Wednesday, May 22, 2013


I had a request for the Nearly Tribal Masks to be made smaller to suit machines with a 5 x 7 capability.   So they are now done and available on Etsy - HERE  - $15 AU for the 12 designs.  

The Nearly Tribal quilt is now for sale on Etsy at $1,000.    I have also reduced the price of "The Ghastlies Family Album.       The test stitch outs for the 5 x 7 designs are also available for purchase - $40.00 for the 12 designs (there is just the one set available).    Put together your own African style quilt.     
If you need any other information please don't hesitate to contact me  - address on the side bar.
Sue xxx

Monday, May 20, 2013


I spent Friday evening in the laundry, not doing laundry, just making lots of jars of scientific experiments.   The jars in the last post have now been rinsed and better rinsed and are now dried, pressed and ready to be used (although I think I will just look at them for a little while). 

Here are some of the little jewels:
Some of the fabric that had the left over dye mixes tipped on directly whilst  sitting in the jars has produced some lovely pieces that could well make subtle backgrounds for applique.   
These ones that have lots of greens and pinks are very pretty.   Some are a little pale but that was because the dyes used had been diluted a number of times before being used.  
This blue and green one is very pretty also.
You can see with many of the pieces that the way the fabric is folded, contributes greatly to the final design that appears at the end of the dye bath.  There is a lot of undyed fabric here.   I think the reasons for this include my twisting the fabric too much, making it difficult for the dye to penetrate the folds.  This one in real life has the look of a flower.   It may end up as an appliqued flower on some other fabric.   
This one looks like sunbeams!

Even though most of these look like tie dyed fabrics, they have all been achieved purely by pinching, twisting, folding or scrunching.
To achieve the circle patterns within a piece of fabric, simply pick the fabric up from the centre and twist on itself, then shove in to the jar, already loaded with dye and salt.  
 The yellow sun rays where done by folding the fabric, concertina like, followed by a  twist and stuff action. 
Dyeing in a Jar is a great technique.   You get lots of interesting designs.   Listed below are things to consider when using jars for dyeing.....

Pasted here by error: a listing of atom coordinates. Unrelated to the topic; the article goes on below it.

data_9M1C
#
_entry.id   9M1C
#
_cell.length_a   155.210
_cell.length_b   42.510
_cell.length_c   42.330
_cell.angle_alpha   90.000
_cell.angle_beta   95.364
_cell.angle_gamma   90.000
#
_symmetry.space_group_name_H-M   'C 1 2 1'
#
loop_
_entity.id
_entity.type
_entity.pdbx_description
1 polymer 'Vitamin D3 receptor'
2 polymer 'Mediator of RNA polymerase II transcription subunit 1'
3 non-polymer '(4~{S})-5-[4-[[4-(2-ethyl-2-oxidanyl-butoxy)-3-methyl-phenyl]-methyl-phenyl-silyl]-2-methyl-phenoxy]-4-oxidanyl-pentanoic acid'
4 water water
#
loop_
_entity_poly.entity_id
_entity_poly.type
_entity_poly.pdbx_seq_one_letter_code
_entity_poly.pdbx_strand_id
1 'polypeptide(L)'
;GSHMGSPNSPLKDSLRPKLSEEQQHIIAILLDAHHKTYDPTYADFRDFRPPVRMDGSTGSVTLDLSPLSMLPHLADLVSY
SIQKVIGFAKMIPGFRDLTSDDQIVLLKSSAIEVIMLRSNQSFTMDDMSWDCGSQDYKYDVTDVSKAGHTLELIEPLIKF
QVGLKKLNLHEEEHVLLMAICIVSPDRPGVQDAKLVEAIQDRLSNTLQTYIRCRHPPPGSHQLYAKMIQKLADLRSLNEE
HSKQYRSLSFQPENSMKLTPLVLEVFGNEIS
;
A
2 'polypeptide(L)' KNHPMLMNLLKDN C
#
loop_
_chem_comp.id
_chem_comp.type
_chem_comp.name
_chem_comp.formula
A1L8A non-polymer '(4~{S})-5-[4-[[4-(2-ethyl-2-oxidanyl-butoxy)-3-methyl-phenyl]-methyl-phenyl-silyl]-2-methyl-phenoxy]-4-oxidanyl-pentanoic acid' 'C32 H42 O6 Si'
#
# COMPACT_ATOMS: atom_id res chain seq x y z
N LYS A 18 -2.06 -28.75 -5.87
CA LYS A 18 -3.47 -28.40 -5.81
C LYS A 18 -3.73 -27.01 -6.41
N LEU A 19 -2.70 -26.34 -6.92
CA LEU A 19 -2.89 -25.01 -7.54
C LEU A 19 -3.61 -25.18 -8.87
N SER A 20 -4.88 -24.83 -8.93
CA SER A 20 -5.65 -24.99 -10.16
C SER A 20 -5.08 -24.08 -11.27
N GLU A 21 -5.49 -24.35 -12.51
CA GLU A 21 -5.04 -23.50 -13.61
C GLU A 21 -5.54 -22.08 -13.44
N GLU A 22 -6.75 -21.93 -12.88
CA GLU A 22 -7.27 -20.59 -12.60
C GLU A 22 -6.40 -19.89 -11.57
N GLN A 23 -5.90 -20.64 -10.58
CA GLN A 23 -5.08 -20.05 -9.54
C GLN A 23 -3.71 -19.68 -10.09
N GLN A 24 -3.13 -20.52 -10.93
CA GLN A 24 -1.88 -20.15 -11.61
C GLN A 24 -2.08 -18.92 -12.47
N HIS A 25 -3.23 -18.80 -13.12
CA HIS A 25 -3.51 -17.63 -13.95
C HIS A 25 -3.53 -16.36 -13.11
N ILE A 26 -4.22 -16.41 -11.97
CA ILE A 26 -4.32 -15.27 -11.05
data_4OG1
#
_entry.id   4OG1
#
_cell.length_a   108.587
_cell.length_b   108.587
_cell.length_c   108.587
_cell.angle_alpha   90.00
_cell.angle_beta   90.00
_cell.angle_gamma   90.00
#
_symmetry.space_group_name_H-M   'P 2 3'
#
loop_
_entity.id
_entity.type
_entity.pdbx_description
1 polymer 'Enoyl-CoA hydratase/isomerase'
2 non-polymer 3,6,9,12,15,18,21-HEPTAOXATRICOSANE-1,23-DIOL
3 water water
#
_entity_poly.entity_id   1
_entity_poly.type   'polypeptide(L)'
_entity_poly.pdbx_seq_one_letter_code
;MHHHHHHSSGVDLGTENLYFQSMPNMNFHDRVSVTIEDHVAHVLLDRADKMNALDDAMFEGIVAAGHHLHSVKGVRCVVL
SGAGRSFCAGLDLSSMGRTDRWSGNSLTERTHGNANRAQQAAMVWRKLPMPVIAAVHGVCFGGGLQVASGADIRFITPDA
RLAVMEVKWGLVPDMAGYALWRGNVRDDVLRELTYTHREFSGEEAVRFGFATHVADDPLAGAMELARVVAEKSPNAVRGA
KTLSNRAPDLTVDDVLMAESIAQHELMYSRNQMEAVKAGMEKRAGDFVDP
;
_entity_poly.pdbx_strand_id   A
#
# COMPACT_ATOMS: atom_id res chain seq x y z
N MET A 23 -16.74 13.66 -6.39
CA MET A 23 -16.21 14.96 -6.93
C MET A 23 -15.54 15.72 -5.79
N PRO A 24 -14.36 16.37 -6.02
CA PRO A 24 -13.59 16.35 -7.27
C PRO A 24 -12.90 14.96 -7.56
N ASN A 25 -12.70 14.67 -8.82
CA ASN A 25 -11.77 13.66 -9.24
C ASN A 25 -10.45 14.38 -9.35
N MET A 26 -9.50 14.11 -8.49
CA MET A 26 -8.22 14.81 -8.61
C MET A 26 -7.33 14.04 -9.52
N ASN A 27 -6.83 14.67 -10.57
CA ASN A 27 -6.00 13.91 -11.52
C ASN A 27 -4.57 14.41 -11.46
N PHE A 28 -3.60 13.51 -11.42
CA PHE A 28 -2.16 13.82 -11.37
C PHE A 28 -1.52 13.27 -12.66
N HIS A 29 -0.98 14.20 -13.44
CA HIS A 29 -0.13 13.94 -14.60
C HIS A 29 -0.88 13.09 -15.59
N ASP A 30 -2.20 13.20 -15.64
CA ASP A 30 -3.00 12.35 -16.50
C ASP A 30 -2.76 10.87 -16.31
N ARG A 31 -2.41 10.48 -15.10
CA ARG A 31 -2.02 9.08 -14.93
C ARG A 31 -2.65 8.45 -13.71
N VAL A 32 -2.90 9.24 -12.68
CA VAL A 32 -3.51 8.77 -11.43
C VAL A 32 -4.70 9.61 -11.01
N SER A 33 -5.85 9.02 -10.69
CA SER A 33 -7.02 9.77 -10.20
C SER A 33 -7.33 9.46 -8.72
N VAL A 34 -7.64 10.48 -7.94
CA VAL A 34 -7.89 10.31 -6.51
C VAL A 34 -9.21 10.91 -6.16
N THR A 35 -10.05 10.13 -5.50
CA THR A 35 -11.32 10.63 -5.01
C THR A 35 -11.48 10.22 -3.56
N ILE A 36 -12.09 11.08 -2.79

Jars best suited for this project are those with wide necks.    Fat quarters will fit into most medium type jars.     WHY do wide neck jars work best.......because if the neck of the jar is smaller than the base, then you can create your own personal volcano effect.........I know, I did it a couple of fold or scrunch the fabric and then try to stuff it in the jar.   It doesn't go in, so you use a little force.   It still doesn't go in, so you use more force......the next thing you know, the fabric has gone in to the jar at full throttle and you are now looking at the volcano effect - the walls have dye on them, the dryer and window have spots, your hands are covered and if you are really lucky, you will have some on your face to boot!!  It takes a day or two to get it off your skin.   Keep that in mind if you are planning on going out that evening.
Put the lids on the jars so they can be turned.   Make sure the lids are watertight.   Some may be tight enough to allow you to tip the jars - this will at least help spread the dye a bit more.   A helpful sole in my home decided I could keep the jars in the shed but for some reason threw the lids out.   I poked my fabric with a skewer. 
Wear gloves.    Try and keep gloves on.    The minute you take gloves off,  Murphy's Law states that you will encounter  either one of the following, a tripping hazard whilst moving jars to their curing position or the volcano effect will take place.    
Wear an Apron and old clothes.   See above.    
Move the whites that are waiting to be washed.    See above.
I think I twisted some of my fabrics a little too well, you want the dye to be able to penetrate all the way through.
Find something to do whilst the dye weaves its magic. 

 I have dyed 26 metres of fabric - you can call me Eddy - Eddy the Expert!!

Sue xxx

Saturday, May 18, 2013


When I went to the quilt show here in Melbourne a couple of weeks ago, the first stand inside the door had fabric dye. There was fabric dye and lots of other bits and pieces for creating fabric works of art. I didn't leave empty handed. I have done a bit of fabric dyeing in the past, but like anything I take on, I go to town. My laundry has looked like a glass works for a few weeks now. The benches are covered in paper, cat litter trays, bottles of made up dyes and measuring paraphernalia. There have been incidents and leakage and the local dam is possibly looking a little depleted, but I have made lots of pretties to touch and pet and maybe even use!!